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Discuss Should I use 1mm or 1.5mm earth in domestic lighthing? in the Electrical Wiring, Theories and Regulations area at ElectrciansForums.co.uk.

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  1. midiman
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    midiman Active EF Member

    Hi,

    I need to earth a replacement faceplate to a steel back box in the wall.

    Should I use a 1mm, or 1.5mm sleeved cable for the job?

    Thanks
     
  2. KEV 1 N
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    KEV 1 N Regular EF Member

    Location:
    Durham
    Either will be fine as long as it's green/yellow wiring or sleeved that colour.
     
  3. midiman
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    midiman Active EF Member

    I will go out and buy a metre of 2.5mm t&c and sleeve it yellow and green.

    I just want to be safe.

    Thanks
     
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  4. westward10
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    westward10 In echoed steps I walk across an empty dream. Electrician's Arms

    Location:
    Northamptonshire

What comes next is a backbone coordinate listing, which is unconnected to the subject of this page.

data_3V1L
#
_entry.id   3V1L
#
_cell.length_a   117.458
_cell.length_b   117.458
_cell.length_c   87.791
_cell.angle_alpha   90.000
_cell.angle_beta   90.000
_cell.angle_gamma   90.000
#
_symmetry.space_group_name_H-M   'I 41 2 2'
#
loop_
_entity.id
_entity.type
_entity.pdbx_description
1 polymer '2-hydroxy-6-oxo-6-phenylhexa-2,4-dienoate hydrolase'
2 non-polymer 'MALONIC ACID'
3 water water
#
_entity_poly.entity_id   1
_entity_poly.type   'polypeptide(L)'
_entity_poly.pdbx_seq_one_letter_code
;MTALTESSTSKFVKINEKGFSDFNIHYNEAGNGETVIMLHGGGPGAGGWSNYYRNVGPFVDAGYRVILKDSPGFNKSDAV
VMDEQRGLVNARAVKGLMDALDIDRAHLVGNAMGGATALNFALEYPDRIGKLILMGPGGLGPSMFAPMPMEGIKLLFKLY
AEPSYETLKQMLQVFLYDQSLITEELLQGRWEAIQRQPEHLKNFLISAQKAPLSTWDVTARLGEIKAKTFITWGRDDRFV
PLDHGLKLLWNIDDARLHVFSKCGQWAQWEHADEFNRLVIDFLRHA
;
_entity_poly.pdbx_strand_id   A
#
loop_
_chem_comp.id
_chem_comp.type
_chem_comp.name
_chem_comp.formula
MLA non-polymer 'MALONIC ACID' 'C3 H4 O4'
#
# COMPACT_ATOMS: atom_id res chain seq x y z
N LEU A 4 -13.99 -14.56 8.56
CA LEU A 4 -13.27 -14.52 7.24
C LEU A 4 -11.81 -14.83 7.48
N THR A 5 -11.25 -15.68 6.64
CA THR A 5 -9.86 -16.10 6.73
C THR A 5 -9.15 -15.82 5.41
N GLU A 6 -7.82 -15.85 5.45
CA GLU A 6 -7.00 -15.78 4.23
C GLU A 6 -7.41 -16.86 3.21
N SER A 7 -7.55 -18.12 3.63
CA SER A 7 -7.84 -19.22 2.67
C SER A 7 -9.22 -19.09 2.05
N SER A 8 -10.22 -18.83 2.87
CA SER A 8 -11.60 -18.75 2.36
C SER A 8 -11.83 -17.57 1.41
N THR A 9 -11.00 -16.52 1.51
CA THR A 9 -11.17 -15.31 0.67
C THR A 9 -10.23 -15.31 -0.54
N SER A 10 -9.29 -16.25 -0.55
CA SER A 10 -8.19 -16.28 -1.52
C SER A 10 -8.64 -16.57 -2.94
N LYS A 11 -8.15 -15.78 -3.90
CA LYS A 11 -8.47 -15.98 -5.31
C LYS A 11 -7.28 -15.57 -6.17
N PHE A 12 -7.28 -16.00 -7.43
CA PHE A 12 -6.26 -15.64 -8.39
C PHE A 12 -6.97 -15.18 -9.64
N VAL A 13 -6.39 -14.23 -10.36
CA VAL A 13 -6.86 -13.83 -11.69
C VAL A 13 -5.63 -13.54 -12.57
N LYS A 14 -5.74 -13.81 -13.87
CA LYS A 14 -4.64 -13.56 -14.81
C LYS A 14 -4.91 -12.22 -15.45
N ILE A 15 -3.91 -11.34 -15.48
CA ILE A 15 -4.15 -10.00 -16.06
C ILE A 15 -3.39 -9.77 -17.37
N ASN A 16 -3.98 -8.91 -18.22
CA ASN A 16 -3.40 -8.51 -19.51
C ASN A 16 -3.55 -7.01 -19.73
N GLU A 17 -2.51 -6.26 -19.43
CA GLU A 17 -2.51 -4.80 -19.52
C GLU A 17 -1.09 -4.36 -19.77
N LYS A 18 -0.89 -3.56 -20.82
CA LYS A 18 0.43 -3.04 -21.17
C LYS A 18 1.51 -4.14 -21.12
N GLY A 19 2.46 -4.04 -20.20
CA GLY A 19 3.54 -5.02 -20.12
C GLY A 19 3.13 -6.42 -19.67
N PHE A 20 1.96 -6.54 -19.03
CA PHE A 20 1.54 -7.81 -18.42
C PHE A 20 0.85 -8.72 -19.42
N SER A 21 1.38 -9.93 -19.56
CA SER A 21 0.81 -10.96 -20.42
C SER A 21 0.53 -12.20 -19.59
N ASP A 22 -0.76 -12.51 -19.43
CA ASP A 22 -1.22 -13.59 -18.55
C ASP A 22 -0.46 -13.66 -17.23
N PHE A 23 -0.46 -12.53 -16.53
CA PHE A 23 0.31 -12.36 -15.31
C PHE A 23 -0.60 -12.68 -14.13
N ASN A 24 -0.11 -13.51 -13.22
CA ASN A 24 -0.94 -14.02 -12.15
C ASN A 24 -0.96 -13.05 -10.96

Wait for it.......
     
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  5. KEV 1 N
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    KEV 1 N Regular EF Member

    Location:
    Durham
    The earth in the 2.5 is actually 1.5, but 1.5 will be better than 1mm. If you use 2.5mm that may be too big to fit in the switch earth terminal
     
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  6. midiman
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    midiman Active EF Member

    Hi,

    Sorry I didn't explain it well.

    I meant I will go out and purchase a metre of 2.5mm T&C so that I get the 1.5mm earth.

    Thanks.
     
  7. Vortigern
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    Vortigern Electrician's Arms

    Location:
    England
    Business Name:
    F.H. Electrical
    Seems you might be safer leaving it alone.
     
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  8. saint
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    saint Regular EF Member